Developing a variety of habitats will create different opportunities for wildlife to feed at different times of the year. Planting an assortment of flowering plants, annual plants and fruit bushes will help to achieve this.

Above all, it should be remembered that the actions of humans have a significant impact upon wildlife. As such, care should be taken when choosing and using materials to build a wildlife garden or area.

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Protecting British Wild Birds

All wild birds in Britain are protected by law. Despite this fact, many cases of cruelty and mistreatment of them are recorded every year. Each year birds are poisoned, shot or trapped unlawfully. Egg theft and nest disturbance or damage are also frequent occurrences. Unfortunately, the result of this is a serious decline in the wild bird population, and unless action is taken to prevent such crimes, some species are even facing extinction.

Wild birds are protected under the Wildlife and Countryside Act 1981 and the Animal Welfare Act 2006. This legislation describes a wild bird as any species of bird, not including game (grouse, partridge, pheasant or ptarmigan) or poultry, which is a visitor to or resident of the European territory of any member state.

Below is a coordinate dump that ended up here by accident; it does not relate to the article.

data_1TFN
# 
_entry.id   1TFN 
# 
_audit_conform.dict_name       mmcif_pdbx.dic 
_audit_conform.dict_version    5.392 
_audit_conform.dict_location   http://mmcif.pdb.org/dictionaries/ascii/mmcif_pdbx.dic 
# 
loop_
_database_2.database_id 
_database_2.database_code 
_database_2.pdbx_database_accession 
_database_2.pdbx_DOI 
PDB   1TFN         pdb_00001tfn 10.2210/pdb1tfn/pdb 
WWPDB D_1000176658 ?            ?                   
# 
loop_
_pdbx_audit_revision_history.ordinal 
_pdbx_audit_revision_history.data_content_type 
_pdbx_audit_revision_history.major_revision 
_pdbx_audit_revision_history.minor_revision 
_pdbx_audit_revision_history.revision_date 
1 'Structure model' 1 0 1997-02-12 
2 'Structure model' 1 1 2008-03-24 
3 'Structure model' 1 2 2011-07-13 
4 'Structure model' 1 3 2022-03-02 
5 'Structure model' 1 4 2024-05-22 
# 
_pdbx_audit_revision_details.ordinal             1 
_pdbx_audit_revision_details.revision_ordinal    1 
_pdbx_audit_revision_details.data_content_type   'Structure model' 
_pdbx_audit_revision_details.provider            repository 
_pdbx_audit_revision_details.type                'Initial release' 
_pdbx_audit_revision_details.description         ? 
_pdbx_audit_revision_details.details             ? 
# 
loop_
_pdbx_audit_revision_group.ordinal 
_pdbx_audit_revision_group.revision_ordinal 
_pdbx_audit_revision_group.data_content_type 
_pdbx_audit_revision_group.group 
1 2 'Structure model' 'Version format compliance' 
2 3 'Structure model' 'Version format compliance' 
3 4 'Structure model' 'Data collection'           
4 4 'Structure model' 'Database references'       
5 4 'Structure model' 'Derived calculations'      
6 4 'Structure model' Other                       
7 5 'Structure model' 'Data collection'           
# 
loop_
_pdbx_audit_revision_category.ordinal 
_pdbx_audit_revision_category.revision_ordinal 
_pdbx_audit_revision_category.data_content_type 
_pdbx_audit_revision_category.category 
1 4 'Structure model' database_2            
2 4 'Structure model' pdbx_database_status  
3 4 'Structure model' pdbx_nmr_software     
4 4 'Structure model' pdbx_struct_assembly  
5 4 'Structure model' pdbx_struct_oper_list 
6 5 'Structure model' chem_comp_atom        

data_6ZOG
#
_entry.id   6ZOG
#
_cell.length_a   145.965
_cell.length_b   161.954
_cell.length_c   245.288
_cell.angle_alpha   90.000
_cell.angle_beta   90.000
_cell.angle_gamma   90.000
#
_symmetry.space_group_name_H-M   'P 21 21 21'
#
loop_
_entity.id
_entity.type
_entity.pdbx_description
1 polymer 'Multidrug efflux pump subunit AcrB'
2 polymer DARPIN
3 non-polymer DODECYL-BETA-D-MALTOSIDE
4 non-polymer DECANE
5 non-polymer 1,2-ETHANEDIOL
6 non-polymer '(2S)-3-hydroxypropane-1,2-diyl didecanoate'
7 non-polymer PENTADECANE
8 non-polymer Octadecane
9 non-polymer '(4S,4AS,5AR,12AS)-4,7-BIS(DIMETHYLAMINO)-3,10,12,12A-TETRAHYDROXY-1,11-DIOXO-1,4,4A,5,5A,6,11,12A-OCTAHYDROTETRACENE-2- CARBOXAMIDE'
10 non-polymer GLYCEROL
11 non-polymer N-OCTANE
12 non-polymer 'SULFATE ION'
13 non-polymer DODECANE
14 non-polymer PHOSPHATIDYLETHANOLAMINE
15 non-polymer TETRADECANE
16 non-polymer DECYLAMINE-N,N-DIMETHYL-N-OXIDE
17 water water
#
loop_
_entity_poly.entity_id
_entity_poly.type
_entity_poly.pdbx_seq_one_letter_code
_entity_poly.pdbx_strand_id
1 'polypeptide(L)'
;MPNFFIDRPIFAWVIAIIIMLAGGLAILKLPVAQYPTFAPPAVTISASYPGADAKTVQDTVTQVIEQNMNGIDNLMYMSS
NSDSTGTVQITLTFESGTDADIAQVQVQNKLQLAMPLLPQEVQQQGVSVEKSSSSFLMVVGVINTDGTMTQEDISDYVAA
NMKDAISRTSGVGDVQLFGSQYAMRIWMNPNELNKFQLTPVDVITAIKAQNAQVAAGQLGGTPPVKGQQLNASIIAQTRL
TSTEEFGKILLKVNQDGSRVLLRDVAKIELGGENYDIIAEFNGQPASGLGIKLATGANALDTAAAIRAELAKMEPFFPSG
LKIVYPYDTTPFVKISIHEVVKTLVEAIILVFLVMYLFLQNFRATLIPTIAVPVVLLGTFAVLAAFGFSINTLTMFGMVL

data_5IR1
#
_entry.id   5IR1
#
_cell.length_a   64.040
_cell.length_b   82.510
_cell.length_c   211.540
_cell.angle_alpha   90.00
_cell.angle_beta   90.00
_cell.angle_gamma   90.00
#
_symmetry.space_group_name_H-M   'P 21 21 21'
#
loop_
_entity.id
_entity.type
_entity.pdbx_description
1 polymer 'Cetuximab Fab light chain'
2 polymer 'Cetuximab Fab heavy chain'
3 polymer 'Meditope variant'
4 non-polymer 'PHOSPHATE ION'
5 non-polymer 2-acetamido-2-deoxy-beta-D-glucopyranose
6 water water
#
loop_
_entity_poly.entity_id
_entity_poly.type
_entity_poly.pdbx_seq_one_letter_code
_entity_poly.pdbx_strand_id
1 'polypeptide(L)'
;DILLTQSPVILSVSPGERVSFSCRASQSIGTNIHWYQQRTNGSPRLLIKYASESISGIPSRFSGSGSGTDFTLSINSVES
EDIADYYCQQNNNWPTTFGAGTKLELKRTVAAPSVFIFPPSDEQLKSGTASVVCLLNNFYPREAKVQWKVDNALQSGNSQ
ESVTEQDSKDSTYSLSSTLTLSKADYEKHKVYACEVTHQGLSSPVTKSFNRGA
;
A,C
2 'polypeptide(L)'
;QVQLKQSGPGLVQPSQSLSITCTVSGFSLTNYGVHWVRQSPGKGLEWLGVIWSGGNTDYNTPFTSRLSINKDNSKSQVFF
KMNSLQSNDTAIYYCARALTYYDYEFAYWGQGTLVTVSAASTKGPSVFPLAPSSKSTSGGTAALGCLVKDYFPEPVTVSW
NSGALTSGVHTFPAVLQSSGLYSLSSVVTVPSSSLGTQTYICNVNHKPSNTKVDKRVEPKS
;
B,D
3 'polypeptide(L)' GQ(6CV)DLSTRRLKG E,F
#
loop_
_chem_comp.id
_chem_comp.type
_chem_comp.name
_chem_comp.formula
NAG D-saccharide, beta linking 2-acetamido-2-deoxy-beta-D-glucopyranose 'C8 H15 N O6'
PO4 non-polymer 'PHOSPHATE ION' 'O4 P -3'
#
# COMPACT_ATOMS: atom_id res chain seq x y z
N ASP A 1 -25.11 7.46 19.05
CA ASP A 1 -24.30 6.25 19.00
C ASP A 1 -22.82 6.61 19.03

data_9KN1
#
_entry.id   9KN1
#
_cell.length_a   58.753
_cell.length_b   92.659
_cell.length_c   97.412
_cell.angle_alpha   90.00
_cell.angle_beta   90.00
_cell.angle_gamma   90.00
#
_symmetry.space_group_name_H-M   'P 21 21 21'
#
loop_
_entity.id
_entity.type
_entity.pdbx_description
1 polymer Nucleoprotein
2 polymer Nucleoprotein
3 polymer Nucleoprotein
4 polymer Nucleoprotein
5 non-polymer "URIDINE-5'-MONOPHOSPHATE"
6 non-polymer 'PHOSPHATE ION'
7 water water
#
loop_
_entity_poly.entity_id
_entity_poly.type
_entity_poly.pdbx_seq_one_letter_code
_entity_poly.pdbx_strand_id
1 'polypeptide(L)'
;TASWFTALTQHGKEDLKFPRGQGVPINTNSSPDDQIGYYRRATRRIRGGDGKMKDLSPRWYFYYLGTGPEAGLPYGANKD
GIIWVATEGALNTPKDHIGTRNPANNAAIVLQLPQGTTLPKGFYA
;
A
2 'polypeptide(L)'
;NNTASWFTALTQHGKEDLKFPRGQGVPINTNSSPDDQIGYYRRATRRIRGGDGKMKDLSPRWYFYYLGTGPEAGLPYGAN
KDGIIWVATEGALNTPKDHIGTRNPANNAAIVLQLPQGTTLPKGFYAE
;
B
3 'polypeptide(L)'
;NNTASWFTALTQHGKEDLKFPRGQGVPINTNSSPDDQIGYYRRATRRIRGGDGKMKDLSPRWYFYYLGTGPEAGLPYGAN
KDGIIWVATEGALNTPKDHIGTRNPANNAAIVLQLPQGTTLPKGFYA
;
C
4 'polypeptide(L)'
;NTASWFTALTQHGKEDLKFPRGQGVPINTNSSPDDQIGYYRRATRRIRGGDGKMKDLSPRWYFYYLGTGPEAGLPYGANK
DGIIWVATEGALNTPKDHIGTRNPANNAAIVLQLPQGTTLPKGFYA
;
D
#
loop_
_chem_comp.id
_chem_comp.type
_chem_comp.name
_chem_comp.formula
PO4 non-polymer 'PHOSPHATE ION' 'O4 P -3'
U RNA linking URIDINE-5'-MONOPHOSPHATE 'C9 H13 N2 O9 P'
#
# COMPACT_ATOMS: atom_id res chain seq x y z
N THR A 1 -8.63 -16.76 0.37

General Protection

The Wildlife and Countryside Act 1981 protects the wild bird themselves, as well as their eggs and nests.

It is considered an offence if an individual (or group) is found to be carrying out, or have carried out, any of the following:

– Intentionally take, injure or kill a wild bird protected under the act.
– Destroy, damage or remove the nest of a wild bird protected under the act while it is being built or is in use.
– Intentionally (or recklessly) destroy or remove the egg of a wild bird protected under the act.

Anyone found to be intentionally disturbing the nest of a protected wild bird when it’s building a nest or attending to eggs and/or young, or disturbing the dependent young themselves, will also be prosecuted under the act. Those found to be in possession of a live or dead bird protected under the act will be liable for prosecution.

For more in depth information about the act, refer to